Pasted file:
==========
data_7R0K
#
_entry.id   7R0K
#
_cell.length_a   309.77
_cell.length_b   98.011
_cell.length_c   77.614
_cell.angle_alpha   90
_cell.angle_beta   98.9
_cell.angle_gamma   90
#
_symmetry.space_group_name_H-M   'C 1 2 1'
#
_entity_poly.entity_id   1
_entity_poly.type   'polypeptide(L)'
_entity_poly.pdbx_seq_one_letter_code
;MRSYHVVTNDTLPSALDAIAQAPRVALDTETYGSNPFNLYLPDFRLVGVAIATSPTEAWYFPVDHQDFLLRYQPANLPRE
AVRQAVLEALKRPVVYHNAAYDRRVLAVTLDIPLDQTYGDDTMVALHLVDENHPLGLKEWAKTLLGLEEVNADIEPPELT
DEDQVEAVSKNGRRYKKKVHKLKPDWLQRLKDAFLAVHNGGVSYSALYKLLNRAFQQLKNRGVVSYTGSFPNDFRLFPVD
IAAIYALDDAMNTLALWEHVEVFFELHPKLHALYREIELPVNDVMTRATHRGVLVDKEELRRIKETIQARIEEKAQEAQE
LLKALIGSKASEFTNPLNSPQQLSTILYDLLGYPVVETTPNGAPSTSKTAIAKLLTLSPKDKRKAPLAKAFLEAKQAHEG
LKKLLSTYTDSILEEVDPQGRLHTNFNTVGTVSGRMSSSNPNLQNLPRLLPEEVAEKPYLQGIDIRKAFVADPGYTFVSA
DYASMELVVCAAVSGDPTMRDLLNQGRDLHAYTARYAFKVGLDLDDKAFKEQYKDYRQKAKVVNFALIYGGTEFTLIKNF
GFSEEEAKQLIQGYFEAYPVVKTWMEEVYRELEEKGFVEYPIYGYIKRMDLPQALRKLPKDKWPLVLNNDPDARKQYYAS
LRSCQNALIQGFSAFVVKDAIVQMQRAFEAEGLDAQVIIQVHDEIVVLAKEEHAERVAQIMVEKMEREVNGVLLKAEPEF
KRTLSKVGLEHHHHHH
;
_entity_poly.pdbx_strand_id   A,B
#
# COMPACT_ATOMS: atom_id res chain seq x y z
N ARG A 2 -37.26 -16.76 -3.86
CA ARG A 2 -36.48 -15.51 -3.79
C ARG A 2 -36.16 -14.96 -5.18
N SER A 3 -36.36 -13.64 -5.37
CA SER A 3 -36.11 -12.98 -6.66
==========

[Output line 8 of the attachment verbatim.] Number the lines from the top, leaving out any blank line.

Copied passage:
_cell.angle_alpha   90